Hurricane Irene

crashing waves

Hurricane Irene

Somebody should be writing this down.

When I sit down and try to remember this today, there is a lot of things about that first night back to school that I can’t really be sure… actually happened, ya know? I recognize that now. I get it. Maybe it was the drugs she gave me, maybe I drank more than I thought, maybe… who knows. Having said that, there are the things I will never be able to erase. This story is my attempt at telling you what I do remember. For those parts, her movements are imprinted in my memory like a tick. I’ve tried just about everything to erase her – yoga, meditation, marijuana… nothing works. Every night, just before I go to sleep, I see those calm blue eyes replay for me, forever in a slow motion arc of chaos and broken glass. She was calm, determined even. And that was the strangest thing about it. There was thick layers of blood, everywhere. It caked her arms up to her shoulders, with bits of her bone peaking through her cracked skin. And that’s the thing I didn’t understand about it at all… where was the shock? Where was the remorse? She just shoved the glass in her mouth and started chewing, staring at me like it was popcorn and I was the movie.

I’m ranting. Let me start from the top.

To say that it was raining that day would might have actually been the greatest understatement, weather wise, of the last ten years. Hurricane Irene was the biggest storm we knew at the time in New Jersey. The water came down in sheets; sheets that had long since become white waves of water that churned and turned into separate rivers forming in the gentle slopes between both sides of the city street. For most of us, this was the biggest storm we had ever seen. Therefore, the vast destruction it left behind was sort of entertainment, as much as it was chaos.

Eric and I had moved into our new apartment two weeks ahead of the upcoming semester. Three months of summer’s suburban restrictions, when compared to college, was nothing short of a complete travesty that had left it’s toll on the both of us. I don’t think either of us were much different from any other kid at the time. I had spent the past summer delivering pizza for work, Eric spent most of his in front of the computer. I showed up to summer classes a couple times, enough to make my Mom proud. But after the first month, that pattern had quickly outdone itself. And by the second, I was already counting the days until I was back at school. Three months of humping back and forth in my rusted white Jeep had also built up a strong cache of drinking money that I was ready to spend. We had two other guys living in our apartment, but they had chosen to stay home for the storm. And that day, with Kid Cudi hollering in rhythm to the background of the latest Sunny episode on a TV that was probably the top of its line in 1989, I couldn’t see why.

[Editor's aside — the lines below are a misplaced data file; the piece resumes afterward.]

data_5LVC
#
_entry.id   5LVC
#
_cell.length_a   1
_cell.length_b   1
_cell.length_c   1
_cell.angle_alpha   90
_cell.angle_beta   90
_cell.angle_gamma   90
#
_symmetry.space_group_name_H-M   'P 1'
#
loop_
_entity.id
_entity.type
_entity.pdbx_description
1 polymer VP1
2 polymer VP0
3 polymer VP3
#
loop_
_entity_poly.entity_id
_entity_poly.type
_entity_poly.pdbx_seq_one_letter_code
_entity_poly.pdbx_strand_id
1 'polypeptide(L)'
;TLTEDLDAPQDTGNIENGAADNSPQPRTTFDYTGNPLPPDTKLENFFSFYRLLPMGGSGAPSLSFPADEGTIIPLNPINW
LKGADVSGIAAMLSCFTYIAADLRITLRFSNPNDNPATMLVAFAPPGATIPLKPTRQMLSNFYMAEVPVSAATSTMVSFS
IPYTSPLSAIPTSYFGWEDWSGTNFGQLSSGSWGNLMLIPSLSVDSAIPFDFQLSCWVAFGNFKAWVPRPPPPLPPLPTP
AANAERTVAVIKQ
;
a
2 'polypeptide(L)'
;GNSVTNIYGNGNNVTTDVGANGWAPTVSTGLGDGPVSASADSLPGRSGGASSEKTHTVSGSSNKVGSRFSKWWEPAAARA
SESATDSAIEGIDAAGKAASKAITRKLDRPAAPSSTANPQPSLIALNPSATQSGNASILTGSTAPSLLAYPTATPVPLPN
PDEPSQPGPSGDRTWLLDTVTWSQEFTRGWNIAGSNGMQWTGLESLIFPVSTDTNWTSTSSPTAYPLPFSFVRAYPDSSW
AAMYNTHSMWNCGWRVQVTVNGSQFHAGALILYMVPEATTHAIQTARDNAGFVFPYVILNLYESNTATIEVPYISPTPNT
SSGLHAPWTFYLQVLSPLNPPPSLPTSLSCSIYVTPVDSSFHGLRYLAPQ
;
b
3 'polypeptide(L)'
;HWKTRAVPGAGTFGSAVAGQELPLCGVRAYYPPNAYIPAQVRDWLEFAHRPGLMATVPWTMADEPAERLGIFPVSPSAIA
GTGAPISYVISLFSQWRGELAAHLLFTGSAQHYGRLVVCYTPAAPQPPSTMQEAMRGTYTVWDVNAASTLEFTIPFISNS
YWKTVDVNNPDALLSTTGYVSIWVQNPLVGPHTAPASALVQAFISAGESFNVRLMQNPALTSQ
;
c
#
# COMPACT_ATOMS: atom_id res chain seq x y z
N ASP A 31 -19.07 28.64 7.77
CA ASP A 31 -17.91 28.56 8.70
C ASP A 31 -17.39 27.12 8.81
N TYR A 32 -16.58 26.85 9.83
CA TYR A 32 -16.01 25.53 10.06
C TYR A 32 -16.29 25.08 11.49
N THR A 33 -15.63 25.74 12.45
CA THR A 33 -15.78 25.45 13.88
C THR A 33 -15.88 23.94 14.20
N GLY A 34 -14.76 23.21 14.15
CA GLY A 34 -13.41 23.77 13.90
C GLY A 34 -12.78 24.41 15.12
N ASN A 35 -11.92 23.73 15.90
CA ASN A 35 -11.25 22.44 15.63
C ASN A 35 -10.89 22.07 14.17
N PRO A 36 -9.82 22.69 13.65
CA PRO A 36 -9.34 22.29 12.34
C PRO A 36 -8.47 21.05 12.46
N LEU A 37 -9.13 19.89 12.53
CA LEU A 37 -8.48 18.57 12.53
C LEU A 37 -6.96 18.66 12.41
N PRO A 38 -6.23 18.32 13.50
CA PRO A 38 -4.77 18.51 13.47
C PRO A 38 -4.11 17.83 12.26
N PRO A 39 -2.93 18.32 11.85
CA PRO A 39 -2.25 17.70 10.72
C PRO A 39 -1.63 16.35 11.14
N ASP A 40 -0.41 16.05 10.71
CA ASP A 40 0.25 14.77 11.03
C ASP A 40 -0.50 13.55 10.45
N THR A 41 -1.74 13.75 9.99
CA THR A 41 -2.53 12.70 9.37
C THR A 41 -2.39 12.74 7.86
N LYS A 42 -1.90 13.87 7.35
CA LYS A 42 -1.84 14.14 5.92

Soon after we both got to the house and settled back in, Eric and I realized we needed to head head to the store for some groceries. This plan was mostly a wash; it was now only two hours before the weatherman said the storm would hit. Parking was a nightmare, as expected. I remember steadily following and waiting for this elderly couple in an wood-paneled POS Oldsmobile. It took these folks about an hour to pack their car full of bread, milk, and water. Naturally, the husband had his eyes to the black sky like a preacher as he was backing out, and in his panic, slammed into his shopping cart. He must have left a good dent in his bumper, but out of either embarrassment or actual fear of the storm, he kept on going, skidding out of the parking lot and onto the highway in a scorch of rubber.

When we got inside, we split up. I wandered off to the refrigerated aisle to load my cart with Celeste Pizzas (you know, 10 for $10!), quietly chiding myself for my diet as I moved onto the bacon and beer. Nearly everything was gone – no fresh fruit, no bread, no cases of water. I shrugged it off, settling for Coors and Celeste as I pushed my cart over to Seasonal in hopes of finding a flashlight. When I turned the corner, I saw one last long metal one sitting in a pile of empty $15 bins. I sprinted, looking up and down the row for anyone who might be interested in stealing my only source of light for the night. When I got to the bin, I reached down to grab it up, only to see a dainty arm from the other side of the aisle reach out and grab it.